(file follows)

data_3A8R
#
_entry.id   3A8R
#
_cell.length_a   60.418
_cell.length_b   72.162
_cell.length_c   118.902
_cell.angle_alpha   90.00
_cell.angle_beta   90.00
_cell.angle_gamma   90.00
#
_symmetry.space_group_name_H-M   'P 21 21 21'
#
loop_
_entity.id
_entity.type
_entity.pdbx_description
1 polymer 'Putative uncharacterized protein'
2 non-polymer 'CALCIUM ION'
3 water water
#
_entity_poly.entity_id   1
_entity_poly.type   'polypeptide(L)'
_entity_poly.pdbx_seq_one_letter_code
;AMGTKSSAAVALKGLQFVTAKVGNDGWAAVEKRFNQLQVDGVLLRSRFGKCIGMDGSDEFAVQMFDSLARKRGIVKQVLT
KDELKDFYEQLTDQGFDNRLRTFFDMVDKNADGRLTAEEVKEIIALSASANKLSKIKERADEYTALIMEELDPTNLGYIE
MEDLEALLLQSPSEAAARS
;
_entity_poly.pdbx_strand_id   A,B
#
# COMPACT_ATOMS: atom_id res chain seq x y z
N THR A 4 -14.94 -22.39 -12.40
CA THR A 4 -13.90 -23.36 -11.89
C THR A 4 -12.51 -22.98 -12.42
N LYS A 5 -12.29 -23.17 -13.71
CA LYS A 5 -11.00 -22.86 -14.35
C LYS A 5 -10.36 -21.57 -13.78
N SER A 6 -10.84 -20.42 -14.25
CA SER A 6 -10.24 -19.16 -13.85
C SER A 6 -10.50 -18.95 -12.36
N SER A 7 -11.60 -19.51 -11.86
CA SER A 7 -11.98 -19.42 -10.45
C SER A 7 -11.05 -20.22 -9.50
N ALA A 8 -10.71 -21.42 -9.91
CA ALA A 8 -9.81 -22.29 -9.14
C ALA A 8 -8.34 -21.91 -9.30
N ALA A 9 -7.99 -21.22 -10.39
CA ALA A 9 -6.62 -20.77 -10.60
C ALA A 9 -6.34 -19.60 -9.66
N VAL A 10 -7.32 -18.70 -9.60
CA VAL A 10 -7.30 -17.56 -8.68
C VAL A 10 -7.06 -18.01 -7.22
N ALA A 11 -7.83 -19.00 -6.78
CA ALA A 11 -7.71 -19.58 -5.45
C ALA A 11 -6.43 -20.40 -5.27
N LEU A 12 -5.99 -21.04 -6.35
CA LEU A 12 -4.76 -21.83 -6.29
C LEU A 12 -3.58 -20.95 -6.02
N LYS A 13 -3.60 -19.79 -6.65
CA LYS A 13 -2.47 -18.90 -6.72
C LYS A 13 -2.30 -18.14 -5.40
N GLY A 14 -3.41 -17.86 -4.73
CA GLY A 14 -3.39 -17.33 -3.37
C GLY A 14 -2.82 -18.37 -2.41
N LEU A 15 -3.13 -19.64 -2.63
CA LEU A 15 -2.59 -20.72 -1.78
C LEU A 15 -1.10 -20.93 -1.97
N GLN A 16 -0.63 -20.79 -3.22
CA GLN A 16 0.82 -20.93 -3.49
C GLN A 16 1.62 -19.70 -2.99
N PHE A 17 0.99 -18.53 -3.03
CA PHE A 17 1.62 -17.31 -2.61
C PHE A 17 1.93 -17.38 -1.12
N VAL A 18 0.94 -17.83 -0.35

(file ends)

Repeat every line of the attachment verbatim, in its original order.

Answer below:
data_3A8R
#
_entry.id   3A8R
#
_cell.length_a   60.418
_cell.length_b   72.162
_cell.length_c   118.902
_cell.angle_alpha   90.00
_cell.angle_beta   90.00
_cell.angle_gamma   90.00
#
_symmetry.space_group_name_H-M   'P 21 21 21'
#
loop_
_entity.id
_entity.type
_entity.pdbx_description
1 polymer 'Putative uncharacterized protein'
2 non-polymer 'CALCIUM ION'
3 water water
#
_entity_poly.entity_id   1
_entity_poly.type   'polypeptide(L)'
_entity_poly.pdbx_seq_one_letter_code
;AMGTKSSAAVALKGLQFVTAKVGNDGWAAVEKRFNQLQVDGVLLRSRFGKCIGMDGSDEFAVQMFDSLARKRGIVKQVLT
KDELKDFYEQLTDQGFDNRLRTFFDMVDKNADGRLTAEEVKEIIALSASANKLSKIKERADEYTALIMEELDPTNLGYIE
MEDLEALLLQSPSEAAARS
;
_entity_poly.pdbx_strand_id   A,B
#
# COMPACT_ATOMS: atom_id res chain seq x y z
N THR A 4 -14.94 -22.39 -12.40
CA THR A 4 -13.90 -23.36 -11.89
C THR A 4 -12.51 -22.98 -12.42
N LYS A 5 -12.29 -23.17 -13.71
CA LYS A 5 -11.00 -22.86 -14.35
C LYS A 5 -10.36 -21.57 -13.78
N SER A 6 -10.84 -20.42 -14.25
CA SER A 6 -10.24 -19.16 -13.85
C SER A 6 -10.50 -18.95 -12.36
N SER A 7 -11.60 -19.51 -11.86
CA SER A 7 -11.98 -19.42 -10.45
C SER A 7 -11.05 -20.22 -9.50
N ALA A 8 -10.71 -21.42 -9.91
CA ALA A 8 -9.81 -22.29 -9.14
C ALA A 8 -8.34 -21.91 -9.30
N ALA A 9 -7.99 -21.22 -10.39
CA ALA A 9 -6.62 -20.77 -10.60
C ALA A 9 -6.34 -19.60 -9.66
N VAL A 10 -7.32 -18.70 -9.60
CA VAL A 10 -7.30 -17.56 -8.68
C VAL A 10 -7.06 -18.01 -7.22
N ALA A 11 -7.83 -19.00 -6.78
CA ALA A 11 -7.71 -19.58 -5.45
C ALA A 11 -6.43 -20.40 -5.27
N LEU A 12 -5.99 -21.04 -6.35
CA LEU A 12 -4.76 -21.83 -6.29
C LEU A 12 -3.58 -20.95 -6.02
N LYS A 13 -3.60 -19.79 -6.65
CA LYS A 13 -2.47 -18.90 -6.72
C LYS A 13 -2.30 -18.14 -5.40
N GLY A 14 -3.41 -17.86 -4.73
CA GLY A 14 -3.39 -17.33 -3.37
C GLY A 14 -2.82 -18.37 -2.41
N LEU A 15 -3.13 -19.64 -2.63
CA LEU A 15 -2.59 -20.72 -1.78
C LEU A 15 -1.10 -20.93 -1.97
N GLN A 16 -0.63 -20.79 -3.22
CA GLN A 16 0.82 -20.93 -3.49
C GLN A 16 1.62 -19.70 -2.99
N PHE A 17 0.99 -18.53 -3.03
CA PHE A 17 1.62 -17.31 -2.61
C PHE A 17 1.93 -17.38 -1.12
N VAL A 18 0.94 -17.83 -0.35